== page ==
Strategy

How Do Your HR Metrics Compare to Your Competitors’?

CFOs may get a chance to find out later this year by consulting a benchmarking product that’s currently under development.
David McCannMay 3, 2012

Spurred by the newly proposed standard for the disclosure of human-capital metrics, Automatic Data Processing (ADP) is gearing up to provide clients with something they’ve been requesting for years: benchmark information on its huge customer base.

The human-resources outsourcing provider’s plan could provide a big boost to companies’ intelligence about their HR strengths and weaknesses. ADP has HR data on 590,000 client organizations, the vast majority of which it expects will allow their information to be included in the benchmarking database. Clients will be able to get aggregate comparative data broken down by industry, company size, and geographical location, says Don Weinstein, the firm’s senior vice president of product management.

ADP hasn’t finalized its product strategy yet but expects to offer different levels of service. Some will be free, while others with more advanced features would carry an extra fee, according to Weinstein.

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“Our clients have been asking us for a long time to provide information on what other companies are doing and how they compare in terms of HR performance,” says Weinstein. “But in order to drive those comparisons, there have to be standards around what to measure and how to measure it. That’s why it’s so great that [the Society for Human Resource Management and the American National Standards Institute] are going down that path.” The benchmarking product will be available shortly after the ANSI’s expected approval of the standard late this year, he adds.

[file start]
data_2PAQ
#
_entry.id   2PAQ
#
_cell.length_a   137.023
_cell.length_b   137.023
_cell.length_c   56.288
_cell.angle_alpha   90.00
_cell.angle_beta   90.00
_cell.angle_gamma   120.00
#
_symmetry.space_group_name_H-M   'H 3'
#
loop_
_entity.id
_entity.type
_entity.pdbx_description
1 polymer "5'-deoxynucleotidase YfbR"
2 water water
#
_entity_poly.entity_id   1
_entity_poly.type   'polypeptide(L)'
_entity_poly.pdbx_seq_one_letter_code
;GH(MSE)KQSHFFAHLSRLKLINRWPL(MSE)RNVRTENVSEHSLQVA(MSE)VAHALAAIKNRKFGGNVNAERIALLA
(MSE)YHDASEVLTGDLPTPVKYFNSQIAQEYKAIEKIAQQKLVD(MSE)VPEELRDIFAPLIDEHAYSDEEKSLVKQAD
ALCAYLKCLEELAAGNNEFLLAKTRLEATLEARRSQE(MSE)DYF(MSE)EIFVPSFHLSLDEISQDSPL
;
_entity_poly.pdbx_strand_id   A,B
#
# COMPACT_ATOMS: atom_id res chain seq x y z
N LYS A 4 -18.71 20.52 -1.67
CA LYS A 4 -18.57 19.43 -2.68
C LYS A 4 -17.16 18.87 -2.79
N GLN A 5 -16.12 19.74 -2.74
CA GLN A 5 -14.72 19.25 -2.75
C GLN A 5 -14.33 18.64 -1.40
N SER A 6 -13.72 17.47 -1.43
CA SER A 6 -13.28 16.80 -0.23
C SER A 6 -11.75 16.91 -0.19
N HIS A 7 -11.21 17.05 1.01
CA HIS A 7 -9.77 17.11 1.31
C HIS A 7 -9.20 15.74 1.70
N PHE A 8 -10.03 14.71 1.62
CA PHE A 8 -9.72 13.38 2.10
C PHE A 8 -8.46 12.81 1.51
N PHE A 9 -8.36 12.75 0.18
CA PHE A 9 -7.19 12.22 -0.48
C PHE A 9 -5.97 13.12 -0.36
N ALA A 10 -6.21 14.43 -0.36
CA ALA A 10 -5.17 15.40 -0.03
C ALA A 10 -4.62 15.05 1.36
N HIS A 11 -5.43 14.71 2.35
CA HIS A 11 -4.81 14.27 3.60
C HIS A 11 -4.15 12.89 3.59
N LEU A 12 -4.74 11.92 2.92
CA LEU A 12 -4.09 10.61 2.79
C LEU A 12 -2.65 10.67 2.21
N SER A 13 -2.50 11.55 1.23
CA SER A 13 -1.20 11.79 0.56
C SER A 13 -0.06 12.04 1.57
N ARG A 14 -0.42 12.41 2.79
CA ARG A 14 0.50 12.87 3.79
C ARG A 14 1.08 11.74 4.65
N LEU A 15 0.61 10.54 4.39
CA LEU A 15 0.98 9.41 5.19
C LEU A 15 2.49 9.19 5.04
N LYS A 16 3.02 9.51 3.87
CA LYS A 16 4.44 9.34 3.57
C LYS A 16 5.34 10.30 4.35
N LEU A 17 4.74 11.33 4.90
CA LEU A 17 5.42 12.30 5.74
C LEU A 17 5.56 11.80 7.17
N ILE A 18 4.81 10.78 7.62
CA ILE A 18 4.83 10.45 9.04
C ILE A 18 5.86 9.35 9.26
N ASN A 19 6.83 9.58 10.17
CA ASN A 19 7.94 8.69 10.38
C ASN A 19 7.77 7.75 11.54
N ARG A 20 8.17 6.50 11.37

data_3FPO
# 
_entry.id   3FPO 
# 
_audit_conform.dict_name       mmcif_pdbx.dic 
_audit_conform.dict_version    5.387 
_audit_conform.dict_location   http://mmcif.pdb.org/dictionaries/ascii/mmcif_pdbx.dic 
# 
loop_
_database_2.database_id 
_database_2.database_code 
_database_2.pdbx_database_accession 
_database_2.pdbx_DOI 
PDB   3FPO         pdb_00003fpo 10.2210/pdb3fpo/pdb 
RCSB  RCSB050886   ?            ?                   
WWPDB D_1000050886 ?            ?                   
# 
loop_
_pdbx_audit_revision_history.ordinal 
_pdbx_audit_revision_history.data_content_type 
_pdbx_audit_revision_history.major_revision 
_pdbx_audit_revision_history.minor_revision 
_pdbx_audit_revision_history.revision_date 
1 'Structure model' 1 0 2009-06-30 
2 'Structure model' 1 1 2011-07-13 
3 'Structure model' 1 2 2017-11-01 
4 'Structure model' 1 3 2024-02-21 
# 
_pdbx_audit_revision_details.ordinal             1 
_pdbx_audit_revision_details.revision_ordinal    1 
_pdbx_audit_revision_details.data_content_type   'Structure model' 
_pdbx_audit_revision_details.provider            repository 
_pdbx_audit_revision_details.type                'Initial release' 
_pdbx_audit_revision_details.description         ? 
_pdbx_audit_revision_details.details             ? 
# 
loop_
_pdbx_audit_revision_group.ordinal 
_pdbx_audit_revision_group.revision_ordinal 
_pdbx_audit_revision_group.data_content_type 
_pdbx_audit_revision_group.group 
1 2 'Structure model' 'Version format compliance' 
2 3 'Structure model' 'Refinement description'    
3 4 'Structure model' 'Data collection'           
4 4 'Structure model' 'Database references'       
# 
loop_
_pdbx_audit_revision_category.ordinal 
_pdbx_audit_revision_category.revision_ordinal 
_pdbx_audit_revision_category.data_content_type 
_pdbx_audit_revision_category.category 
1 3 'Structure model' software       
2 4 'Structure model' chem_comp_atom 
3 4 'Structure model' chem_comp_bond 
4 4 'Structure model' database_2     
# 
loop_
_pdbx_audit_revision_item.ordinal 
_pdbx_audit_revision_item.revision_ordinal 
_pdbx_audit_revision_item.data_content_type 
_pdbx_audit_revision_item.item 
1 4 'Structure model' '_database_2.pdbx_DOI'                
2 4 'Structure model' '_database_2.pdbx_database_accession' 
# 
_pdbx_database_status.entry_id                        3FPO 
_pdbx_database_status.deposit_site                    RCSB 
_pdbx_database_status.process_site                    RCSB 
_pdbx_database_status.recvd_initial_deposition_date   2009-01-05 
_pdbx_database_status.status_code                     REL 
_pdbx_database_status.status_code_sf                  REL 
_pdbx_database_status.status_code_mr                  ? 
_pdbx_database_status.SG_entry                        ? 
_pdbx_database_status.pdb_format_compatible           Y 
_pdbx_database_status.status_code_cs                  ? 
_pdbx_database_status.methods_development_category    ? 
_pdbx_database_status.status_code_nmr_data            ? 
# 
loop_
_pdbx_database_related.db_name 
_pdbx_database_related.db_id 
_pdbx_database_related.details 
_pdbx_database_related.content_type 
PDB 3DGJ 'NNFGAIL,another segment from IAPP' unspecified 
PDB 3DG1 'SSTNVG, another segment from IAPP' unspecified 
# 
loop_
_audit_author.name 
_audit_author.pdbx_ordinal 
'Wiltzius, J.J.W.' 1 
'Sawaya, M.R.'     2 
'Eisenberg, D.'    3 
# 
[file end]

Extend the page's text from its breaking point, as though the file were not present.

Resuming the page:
It may not yet be clear, though, whether the metrics calculations specified in the SHRM’s proposed standard, which is drawing mixed reviews from CFOs and investment advisers, are sufficient to enable a fair degree of comparability from company to company.

For example, “human-capital spending” is defined as the sum of three expense categories, each with various subcategories. “Direct costs of employees” include salaries, incentive payments, commissions, stock options, retirement-plan costs, overtime, payroll taxes, health and other insurance, and wellness programs. “Costs in support of employees” include overhead expenses for the tools and equipment employees need to do their work: communications, supplies, information technology, transportation, and housing. “Costs in lieu of employees” include costs for temporary workers, independent contractors, and outsourcing.

The proposed standard does not, however, provide instructions on what to include in or how to calculate any of the subcategories. The SHRM has said it realizes that the first incarnation of the standard is not perfect but also believes it is a good start toward the goal of providing investors with HR metrics, and a foundation for incremental improvements.

For its part, ADP has, Weinstein says, performed a detailed mapping of the proposed standard and verified that it has most of the specified data elements for most of its clients. It is building a tool to let clients virtually input data elements that are not housed within ADP products.